There’s a saying, “When white America catches a cold, Black folks get the flu.” That adage has never been more apparent or devastating than it has during the coronavirus pandemic.
Many people have called the coronavirus a “great equalizer.” But while the virus might not discriminate, the impact on different communities is far from equal.
Over the past week, it became alarmingly clear that African Americans and Latinos are dying at a disproportionately high rate across the country. In Milwaukee County, Black people made up 67% of COVID-19 deaths by Thursday, despite being just 27% of the population. In New York City, preliminary data released Wednesday showed the virus killing Black and Latino people at twice the rate of white people.
But across Washington state, there are still huge gaps in our knowledge of racial disparities in coronavirus infections and deaths.
Despite having the first known case of COVID-19 in the country on Jan. 20, it wasn’t until Friday evening that the state finally released any racial demographic data on coronavirus deaths, and what they did release was incomplete. The state death data shows racial demographics consistent with the population, which is encouraging, but race hasn’t yet been reported in 33% of the deaths.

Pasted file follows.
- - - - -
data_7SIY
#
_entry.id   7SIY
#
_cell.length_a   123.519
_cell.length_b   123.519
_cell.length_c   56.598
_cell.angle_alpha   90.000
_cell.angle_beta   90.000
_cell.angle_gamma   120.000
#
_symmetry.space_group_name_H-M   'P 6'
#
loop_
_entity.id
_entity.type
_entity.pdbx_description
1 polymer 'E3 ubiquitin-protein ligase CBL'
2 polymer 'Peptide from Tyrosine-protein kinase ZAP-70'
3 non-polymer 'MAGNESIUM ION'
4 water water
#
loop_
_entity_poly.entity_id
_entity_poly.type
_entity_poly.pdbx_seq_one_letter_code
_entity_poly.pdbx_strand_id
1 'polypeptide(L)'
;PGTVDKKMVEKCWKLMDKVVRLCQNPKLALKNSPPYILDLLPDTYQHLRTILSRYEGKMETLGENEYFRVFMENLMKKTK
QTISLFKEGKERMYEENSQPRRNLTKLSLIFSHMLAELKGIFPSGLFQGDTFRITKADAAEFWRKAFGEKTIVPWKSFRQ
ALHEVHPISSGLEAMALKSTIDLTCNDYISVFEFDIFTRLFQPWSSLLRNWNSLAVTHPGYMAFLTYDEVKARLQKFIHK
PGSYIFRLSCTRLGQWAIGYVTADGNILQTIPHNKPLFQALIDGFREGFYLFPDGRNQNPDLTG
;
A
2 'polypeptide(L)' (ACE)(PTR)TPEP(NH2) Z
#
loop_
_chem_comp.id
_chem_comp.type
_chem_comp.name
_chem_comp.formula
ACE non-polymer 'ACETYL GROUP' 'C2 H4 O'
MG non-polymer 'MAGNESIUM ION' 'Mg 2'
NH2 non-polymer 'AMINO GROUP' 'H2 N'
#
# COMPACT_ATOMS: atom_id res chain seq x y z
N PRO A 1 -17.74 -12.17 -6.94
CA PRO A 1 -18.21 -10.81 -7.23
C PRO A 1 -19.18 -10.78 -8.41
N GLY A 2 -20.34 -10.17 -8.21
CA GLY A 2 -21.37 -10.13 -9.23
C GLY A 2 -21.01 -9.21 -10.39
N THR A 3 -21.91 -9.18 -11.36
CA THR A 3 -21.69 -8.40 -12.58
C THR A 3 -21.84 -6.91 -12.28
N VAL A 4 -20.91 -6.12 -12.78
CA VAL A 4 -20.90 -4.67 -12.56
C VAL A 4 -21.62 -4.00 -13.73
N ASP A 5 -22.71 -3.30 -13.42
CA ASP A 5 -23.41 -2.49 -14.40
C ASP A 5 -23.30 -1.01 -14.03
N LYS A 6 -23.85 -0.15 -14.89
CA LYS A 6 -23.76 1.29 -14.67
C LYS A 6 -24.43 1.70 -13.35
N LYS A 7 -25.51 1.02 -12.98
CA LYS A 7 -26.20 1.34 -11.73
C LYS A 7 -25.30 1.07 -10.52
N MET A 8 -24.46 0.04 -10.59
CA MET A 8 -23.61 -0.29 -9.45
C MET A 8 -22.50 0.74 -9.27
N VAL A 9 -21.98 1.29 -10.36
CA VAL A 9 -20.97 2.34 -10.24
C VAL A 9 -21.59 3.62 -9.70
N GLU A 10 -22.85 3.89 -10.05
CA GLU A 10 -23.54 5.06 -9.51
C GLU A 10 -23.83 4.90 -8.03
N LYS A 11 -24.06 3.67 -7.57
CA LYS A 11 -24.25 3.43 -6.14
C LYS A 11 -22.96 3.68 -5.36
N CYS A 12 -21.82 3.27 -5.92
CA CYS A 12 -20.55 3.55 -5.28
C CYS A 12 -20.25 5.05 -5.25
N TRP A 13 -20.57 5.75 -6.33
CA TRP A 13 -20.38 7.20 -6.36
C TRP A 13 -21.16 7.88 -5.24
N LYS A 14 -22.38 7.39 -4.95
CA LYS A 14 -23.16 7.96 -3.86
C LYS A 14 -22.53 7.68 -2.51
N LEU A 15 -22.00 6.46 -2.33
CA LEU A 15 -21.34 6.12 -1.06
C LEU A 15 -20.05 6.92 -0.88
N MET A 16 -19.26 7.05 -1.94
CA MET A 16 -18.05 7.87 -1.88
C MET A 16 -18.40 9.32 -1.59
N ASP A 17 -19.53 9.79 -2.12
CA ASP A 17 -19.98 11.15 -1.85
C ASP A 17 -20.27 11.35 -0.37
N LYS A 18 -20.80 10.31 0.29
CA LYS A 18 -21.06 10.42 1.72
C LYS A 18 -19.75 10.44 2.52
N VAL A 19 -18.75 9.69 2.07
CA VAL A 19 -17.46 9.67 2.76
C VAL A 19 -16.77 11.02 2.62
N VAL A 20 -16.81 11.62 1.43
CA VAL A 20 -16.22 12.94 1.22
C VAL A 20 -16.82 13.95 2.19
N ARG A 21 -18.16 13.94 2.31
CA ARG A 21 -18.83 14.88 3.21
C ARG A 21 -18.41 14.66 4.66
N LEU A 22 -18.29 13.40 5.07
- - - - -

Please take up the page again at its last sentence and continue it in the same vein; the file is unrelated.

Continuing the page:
Public Health — Seattle & King County released some preliminary data Friday that included COVID-19 death statistics that appeared cautiously hopeful, showing deaths consistent with county demographics. Yet they warned the majority of deaths were in long-term care facilities that may not reflect the general population. The overall case numbers were slightly less promising. Again the numbers came with major caveats, such as racial data was only available in 51% of cases and testing is not widespread, but the early numbers show that Latinos were disproportionately impacted, accounting for 17% of cases but only 10% of the population.
There is nothing new about racial health disparities in the U.S., but the systemic racial and economic inequalities that are leading to the high number of African American deaths from coronavirus are particularly cruel.
Black people and other people of color are more likely to be uninsured and less likely to have access to sick leave if they get ill. If they are sick, Black people are less likely to be given a coronavirus test to determine their care. While we are all instructed to “stay home and save lives,” people of color are more likely to be low-wage, essential frontline workers, such as service workers and health care workers, at higher risk of exposure. In areas like New York City, people of color are more likely to be packed onto crowded subways with no way to physically distance. Less than 20% of African Americans and 17% of Latinos are able to work from home. It’s all a recipe for the disaster we now face.
Higher rates of underlying conditions like diabetes, asthma and cardiovascular disease — legacies of structural racism and segregation — and environmental conditions like higher air pollution, leave Black people of any age in greater danger of succumbing to the virus. When more data emerges, it’s likely that Native Americans will be hit hard as well.